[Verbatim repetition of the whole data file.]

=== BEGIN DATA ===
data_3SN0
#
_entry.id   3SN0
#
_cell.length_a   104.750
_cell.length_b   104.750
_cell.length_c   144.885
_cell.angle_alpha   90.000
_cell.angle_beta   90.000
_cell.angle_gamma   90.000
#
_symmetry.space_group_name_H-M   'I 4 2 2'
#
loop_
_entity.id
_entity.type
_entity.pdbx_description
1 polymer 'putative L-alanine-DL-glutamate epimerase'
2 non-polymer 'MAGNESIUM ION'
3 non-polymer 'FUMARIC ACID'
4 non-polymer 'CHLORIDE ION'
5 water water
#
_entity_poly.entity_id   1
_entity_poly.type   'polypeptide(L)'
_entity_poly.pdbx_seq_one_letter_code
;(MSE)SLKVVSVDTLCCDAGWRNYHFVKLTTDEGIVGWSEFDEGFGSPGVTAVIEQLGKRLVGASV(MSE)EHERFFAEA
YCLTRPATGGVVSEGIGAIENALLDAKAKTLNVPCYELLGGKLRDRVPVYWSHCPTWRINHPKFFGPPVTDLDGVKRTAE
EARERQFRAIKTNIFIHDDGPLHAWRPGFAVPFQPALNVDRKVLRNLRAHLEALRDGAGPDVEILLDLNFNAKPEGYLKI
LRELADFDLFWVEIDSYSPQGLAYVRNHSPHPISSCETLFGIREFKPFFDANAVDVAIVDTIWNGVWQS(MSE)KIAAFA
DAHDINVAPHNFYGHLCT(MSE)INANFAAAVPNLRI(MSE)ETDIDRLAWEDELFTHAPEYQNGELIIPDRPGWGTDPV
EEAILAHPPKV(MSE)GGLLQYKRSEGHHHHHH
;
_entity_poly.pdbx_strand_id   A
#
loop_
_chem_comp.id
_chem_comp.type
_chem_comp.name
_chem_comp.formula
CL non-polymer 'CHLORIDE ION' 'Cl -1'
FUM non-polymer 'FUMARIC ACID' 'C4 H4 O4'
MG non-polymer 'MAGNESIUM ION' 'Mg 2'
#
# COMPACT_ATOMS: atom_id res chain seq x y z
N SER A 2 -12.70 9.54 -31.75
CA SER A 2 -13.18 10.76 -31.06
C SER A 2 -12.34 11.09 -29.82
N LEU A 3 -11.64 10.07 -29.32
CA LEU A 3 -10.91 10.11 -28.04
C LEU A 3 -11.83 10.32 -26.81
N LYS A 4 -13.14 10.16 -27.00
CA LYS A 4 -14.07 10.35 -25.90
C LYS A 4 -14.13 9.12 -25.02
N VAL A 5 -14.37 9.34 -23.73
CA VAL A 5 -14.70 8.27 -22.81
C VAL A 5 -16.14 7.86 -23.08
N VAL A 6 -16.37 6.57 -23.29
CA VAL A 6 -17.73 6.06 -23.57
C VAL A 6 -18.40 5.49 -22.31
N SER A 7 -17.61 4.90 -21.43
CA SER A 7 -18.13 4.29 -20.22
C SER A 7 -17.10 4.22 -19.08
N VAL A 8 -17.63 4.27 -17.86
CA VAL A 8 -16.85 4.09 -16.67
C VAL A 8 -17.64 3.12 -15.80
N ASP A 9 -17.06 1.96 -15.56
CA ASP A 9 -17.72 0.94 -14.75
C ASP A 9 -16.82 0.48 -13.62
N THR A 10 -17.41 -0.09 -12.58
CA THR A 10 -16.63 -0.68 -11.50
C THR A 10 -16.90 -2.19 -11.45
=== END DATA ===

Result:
data_3SN0
#
_entry.id   3SN0
#
_cell.length_a   104.750
_cell.length_b   104.750
_cell.length_c   144.885
_cell.angle_alpha   90.000
_cell.angle_beta   90.000
_cell.angle_gamma   90.000
#
_symmetry.space_group_name_H-M   'I 4 2 2'
#
loop_
_entity.id
_entity.type
_entity.pdbx_description
1 polymer 'putative L-alanine-DL-glutamate epimerase'
2 non-polymer 'MAGNESIUM ION'
3 non-polymer 'FUMARIC ACID'
4 non-polymer 'CHLORIDE ION'
5 water water
#
_entity_poly.entity_id   1
_entity_poly.type   'polypeptide(L)'
_entity_poly.pdbx_seq_one_letter_code
;(MSE)SLKVVSVDTLCCDAGWRNYHFVKLTTDEGIVGWSEFDEGFGSPGVTAVIEQLGKRLVGASV(MSE)EHERFFAEA
YCLTRPATGGVVSEGIGAIENALLDAKAKTLNVPCYELLGGKLRDRVPVYWSHCPTWRINHPKFFGPPVTDLDGVKRTAE
EARERQFRAIKTNIFIHDDGPLHAWRPGFAVPFQPALNVDRKVLRNLRAHLEALRDGAGPDVEILLDLNFNAKPEGYLKI
LRELADFDLFWVEIDSYSPQGLAYVRNHSPHPISSCETLFGIREFKPFFDANAVDVAIVDTIWNGVWQS(MSE)KIAAFA
DAHDINVAPHNFYGHLCT(MSE)INANFAAAVPNLRI(MSE)ETDIDRLAWEDELFTHAPEYQNGELIIPDRPGWGTDPV
EEAILAHPPKV(MSE)GGLLQYKRSEGHHHHHH
;
_entity_poly.pdbx_strand_id   A
#
loop_
_chem_comp.id
_chem_comp.type
_chem_comp.name
_chem_comp.formula
CL non-polymer 'CHLORIDE ION' 'Cl -1'
FUM non-polymer 'FUMARIC ACID' 'C4 H4 O4'
MG non-polymer 'MAGNESIUM ION' 'Mg 2'
#
# COMPACT_ATOMS: atom_id res chain seq x y z
N SER A 2 -12.70 9.54 -31.75
CA SER A 2 -13.18 10.76 -31.06
C SER A 2 -12.34 11.09 -29.82
N LEU A 3 -11.64 10.07 -29.32
CA LEU A 3 -10.91 10.11 -28.04
C LEU A 3 -11.83 10.32 -26.81
N LYS A 4 -13.14 10.16 -27.00
CA LYS A 4 -14.07 10.35 -25.90
C LYS A 4 -14.13 9.12 -25.02
N VAL A 5 -14.37 9.34 -23.73
CA VAL A 5 -14.70 8.27 -22.81
C VAL A 5 -16.14 7.86 -23.08
N VAL A 6 -16.37 6.57 -23.29
CA VAL A 6 -17.73 6.06 -23.57
C VAL A 6 -18.40 5.49 -22.31
N SER A 7 -17.61 4.90 -21.43
CA SER A 7 -18.13 4.29 -20.22
C SER A 7 -17.10 4.22 -19.08
N VAL A 8 -17.63 4.27 -17.86
CA VAL A 8 -16.85 4.09 -16.67
C VAL A 8 -17.64 3.12 -15.80
N ASP A 9 -17.06 1.96 -15.56
CA ASP A 9 -17.72 0.94 -14.75
C ASP A 9 -16.82 0.48 -13.62
N THR A 10 -17.41 -0.09 -12.58
CA THR A 10 -16.63 -0.68 -11.50
C THR A 10 -16.90 -2.19 -11.45